Since early July, construction crews have been working day and night to replace a pair of rusty, failing culverts carrying Chester Creek underneath Northern Lights Boulevard.
On Thursday morning, an excavator operator carefully breached the stream bank, sending the water rushing down a temporary channel so the nearly 40-year-old culverts could be torn out and replaced with a new concrete one.
Chester Creek, called Chanshtnu (Grass Creek) in Dena’ina Athabaskan, is one of Anchorage’s three major urban creeks — and the most developed one. It begins in the Chugach Mountains and bisects the Anchorage Bowl before reaching Knik Arm, draining a watershed that is home to more than 100,000 people.
The creek is home to four native salmon species — coho, chinook, pink and sockeye — and a number of year-round resident species including rainbow trout, sculpin and stickleback.
After the stream was diverted Thursday morning and most of the water drained from the old pipes, three biologists from the Alaska Department of Fish and Game came in with nets to scoop up the handful of fish remaining in muddy puddles lining the old stream bed, placing them in buckets before releasing them into the newly diverted stream.
"During a project like this there are going to be short-term impacts to the stream," said habitat biologist Megan Marie. "But when it's finished there will be long-term benefits."
The metal culverts were installed in 1981 and failed late last year, causing a sinkhole to open up on the road above. The new culvert will be made of concrete, able to accommodate more water, and will have a natural rock bottom.
“It will simulate the stream flowing under the road,” said Marie, “so you’ll have improved sediment transport and hydraulic capacity. It’s going to mimic the natural stream processes that help keep this habitat healthy.”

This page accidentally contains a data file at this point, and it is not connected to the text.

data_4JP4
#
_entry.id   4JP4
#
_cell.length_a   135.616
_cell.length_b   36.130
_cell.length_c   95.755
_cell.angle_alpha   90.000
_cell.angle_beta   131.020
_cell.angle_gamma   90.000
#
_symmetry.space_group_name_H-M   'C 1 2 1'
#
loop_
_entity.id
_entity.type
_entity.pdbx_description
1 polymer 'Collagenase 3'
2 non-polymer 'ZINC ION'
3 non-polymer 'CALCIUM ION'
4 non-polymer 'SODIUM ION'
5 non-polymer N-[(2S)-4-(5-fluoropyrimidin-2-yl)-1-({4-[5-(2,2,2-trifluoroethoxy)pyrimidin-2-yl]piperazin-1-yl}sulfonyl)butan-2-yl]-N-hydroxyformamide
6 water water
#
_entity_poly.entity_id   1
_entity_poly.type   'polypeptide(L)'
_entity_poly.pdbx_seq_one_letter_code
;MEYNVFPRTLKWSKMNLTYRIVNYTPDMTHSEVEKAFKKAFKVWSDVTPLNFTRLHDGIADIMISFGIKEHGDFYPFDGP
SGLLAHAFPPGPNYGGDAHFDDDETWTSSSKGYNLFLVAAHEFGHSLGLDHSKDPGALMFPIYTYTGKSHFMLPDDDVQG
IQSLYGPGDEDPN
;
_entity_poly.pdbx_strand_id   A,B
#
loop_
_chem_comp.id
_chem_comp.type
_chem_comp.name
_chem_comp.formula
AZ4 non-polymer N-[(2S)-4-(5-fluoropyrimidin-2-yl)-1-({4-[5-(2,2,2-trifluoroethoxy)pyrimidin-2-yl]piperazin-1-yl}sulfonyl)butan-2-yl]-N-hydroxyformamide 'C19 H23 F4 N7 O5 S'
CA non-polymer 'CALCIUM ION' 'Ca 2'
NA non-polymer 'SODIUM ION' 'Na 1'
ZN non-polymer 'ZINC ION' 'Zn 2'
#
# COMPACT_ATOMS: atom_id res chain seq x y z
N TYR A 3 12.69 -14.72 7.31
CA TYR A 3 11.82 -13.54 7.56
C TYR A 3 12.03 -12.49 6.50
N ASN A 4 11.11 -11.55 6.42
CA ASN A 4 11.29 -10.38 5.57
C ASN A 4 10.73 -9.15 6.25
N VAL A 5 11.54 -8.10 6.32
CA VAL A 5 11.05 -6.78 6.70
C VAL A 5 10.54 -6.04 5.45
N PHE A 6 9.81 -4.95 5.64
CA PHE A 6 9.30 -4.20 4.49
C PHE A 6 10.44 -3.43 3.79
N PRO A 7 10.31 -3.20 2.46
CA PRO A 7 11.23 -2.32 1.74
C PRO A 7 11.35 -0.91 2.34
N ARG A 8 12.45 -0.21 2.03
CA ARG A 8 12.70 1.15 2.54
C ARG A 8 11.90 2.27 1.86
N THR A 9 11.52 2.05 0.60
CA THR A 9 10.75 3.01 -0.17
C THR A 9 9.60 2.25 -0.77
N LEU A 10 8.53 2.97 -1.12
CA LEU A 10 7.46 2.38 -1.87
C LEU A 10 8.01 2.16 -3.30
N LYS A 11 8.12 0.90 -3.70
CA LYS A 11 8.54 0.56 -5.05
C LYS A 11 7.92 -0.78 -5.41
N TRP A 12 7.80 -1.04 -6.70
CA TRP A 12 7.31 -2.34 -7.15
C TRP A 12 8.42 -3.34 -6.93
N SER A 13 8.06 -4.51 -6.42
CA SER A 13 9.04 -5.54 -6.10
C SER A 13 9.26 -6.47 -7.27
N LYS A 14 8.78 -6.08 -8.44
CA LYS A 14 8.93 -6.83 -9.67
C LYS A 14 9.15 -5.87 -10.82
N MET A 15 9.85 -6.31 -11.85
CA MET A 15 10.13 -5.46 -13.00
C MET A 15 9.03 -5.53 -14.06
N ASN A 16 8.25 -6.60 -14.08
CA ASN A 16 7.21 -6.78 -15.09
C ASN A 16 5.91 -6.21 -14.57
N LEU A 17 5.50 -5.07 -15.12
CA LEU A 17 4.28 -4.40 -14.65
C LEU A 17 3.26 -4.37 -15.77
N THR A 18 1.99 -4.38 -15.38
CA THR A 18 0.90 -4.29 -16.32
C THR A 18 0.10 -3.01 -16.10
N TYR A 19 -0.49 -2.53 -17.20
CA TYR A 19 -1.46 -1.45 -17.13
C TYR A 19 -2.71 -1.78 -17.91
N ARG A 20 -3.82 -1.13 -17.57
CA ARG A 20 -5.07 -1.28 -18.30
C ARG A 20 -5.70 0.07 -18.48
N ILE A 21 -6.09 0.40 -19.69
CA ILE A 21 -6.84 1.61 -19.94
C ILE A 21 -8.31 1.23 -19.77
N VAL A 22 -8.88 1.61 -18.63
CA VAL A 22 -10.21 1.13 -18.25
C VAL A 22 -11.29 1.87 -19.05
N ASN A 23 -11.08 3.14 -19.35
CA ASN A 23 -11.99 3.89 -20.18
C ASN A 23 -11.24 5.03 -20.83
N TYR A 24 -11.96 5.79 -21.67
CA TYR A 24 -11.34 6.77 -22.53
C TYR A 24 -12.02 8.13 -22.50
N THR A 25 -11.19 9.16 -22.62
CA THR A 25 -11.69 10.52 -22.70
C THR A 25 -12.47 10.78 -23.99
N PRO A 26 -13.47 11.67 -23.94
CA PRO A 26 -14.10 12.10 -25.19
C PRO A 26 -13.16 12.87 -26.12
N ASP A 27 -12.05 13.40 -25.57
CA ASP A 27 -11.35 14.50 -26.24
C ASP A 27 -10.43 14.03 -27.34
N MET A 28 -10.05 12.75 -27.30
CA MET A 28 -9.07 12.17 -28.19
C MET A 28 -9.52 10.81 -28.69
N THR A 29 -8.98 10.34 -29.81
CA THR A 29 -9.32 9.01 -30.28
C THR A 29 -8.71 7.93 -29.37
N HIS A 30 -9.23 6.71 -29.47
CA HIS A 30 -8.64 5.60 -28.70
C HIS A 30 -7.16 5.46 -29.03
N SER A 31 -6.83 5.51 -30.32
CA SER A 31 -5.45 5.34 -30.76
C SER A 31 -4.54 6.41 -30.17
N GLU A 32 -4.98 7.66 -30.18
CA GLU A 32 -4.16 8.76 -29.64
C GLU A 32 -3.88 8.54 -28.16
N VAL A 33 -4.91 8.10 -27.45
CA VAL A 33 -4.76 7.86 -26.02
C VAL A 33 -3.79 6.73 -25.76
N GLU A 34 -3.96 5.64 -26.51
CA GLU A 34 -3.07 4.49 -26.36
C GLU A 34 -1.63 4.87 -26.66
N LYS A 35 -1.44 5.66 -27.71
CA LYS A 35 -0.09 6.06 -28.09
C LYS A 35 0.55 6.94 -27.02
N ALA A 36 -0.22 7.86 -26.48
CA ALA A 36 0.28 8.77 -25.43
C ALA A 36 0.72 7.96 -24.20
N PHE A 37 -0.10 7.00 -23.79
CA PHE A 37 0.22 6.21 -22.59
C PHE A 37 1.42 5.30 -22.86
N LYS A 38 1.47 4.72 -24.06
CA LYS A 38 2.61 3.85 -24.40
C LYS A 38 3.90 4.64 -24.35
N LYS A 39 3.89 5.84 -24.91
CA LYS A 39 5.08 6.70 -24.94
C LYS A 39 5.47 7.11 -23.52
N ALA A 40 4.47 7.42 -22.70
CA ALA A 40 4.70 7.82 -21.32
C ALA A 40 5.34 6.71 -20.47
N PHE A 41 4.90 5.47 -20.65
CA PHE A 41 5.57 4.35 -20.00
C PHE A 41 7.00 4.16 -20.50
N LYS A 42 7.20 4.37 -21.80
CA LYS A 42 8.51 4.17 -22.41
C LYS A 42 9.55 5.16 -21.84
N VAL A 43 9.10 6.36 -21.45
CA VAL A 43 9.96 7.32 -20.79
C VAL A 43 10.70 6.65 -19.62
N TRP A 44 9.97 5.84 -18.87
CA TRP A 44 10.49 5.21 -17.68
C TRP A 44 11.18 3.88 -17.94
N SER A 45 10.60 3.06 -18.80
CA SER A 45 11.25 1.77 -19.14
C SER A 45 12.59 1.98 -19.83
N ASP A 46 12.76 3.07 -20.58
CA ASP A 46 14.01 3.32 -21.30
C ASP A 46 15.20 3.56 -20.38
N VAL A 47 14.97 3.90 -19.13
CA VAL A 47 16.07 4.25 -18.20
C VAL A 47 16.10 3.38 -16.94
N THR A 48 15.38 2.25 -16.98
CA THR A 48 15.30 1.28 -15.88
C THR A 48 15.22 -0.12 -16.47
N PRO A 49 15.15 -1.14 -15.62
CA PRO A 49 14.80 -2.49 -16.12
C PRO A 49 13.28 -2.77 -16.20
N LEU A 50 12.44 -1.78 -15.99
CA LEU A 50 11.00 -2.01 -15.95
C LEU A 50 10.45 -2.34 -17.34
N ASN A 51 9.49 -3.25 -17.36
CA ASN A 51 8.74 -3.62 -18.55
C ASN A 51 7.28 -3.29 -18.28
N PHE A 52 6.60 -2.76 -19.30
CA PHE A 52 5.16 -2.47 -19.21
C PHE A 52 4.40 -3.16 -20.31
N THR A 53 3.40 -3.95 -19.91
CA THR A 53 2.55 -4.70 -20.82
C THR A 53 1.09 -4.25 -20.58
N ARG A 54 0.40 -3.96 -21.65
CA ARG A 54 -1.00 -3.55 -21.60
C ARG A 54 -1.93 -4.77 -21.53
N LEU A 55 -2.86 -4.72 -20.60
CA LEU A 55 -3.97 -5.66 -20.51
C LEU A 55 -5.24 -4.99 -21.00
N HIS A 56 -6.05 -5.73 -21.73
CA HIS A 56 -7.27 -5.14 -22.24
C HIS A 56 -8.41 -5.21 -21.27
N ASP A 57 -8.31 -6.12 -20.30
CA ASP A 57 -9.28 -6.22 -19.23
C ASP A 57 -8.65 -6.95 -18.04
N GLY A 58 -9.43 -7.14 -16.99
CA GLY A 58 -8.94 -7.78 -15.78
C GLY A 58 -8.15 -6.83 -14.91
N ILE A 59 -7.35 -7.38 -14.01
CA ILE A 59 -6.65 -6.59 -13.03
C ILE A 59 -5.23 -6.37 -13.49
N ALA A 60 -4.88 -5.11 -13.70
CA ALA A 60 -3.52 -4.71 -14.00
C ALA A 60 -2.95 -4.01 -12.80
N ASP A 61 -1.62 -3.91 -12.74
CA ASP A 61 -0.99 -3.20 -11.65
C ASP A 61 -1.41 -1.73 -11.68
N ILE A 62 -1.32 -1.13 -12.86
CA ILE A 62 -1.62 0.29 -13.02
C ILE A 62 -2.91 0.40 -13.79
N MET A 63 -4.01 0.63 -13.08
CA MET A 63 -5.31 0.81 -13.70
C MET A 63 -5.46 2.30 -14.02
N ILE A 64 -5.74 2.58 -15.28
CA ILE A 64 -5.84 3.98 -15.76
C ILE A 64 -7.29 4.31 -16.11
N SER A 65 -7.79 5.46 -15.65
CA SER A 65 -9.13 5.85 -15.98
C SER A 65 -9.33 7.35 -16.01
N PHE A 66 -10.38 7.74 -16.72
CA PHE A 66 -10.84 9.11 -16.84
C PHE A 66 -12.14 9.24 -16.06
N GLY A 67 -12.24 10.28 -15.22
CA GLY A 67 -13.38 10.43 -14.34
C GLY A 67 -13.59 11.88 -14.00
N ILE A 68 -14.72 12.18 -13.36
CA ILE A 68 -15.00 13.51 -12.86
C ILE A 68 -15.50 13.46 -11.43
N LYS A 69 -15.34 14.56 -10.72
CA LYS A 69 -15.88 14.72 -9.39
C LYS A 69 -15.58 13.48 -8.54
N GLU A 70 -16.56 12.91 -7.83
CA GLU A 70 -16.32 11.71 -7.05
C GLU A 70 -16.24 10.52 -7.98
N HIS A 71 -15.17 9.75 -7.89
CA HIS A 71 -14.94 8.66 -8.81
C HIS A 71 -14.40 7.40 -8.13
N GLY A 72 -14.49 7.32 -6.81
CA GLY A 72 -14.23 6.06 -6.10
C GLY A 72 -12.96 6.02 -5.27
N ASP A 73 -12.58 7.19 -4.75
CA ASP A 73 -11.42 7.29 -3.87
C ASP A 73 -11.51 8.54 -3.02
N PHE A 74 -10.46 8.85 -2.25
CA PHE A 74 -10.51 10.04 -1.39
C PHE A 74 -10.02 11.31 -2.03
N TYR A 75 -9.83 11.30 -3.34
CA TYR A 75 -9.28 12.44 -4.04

Fish and Game is only one of a number of interested parties working to improve the health of Anchorage’s streams. Another is the Anchorage Waterways Council, a nonprofit that works on water quality issues including improving fish habitat.
“Whenever there is a need to replace a culvert, we want to make it fish friendly,” said Cherie Northon, the council’s executive director. “There’s no money to replace culverts just to improve fish passage, but if you have to replace this culvert because the road is collapsing, then we can take that opportunity to make the culverts work for the fish.”
“Anchorage is fairly unique in that we have spawning salmon in our urban area,” said Northon, adding that projects like this will improve access to spawning habitat for the resident fish.
Marie notes that with projects like this, sometimes the number of fish rescued can be in the thousands. On Thursday her team relocated everything from sticklebacks barely larger than a pencil eraser to a few large rainbow trout, including one that was 10 inches long.
“We have anadromous fish streams that go halfway up the hillside,” said Marie. “We’re really lucky.”
For Marie and the other biologists, crawling through a mud-filled culvert reminds them why it’s important to work together with contractors, engineers and others through a permitting process to protect Alaska’s aquatic resources. “It’s nice to get out, it reminds you of the importance of what you’re doing when you’re sitting at your desk working on permits.”
Plus, it feels good.
“We’re saving lives over here,” habitat biologist Scott Graziano said as he emptied a bucket of coho salmon, sculpin and rainbow trout into the diverted stream. “Saving fish lives.”
And in a few weeks, when the new culvert is finished and the stream is ready to be diverted again, Marie and her colleagues will be back to do it all again.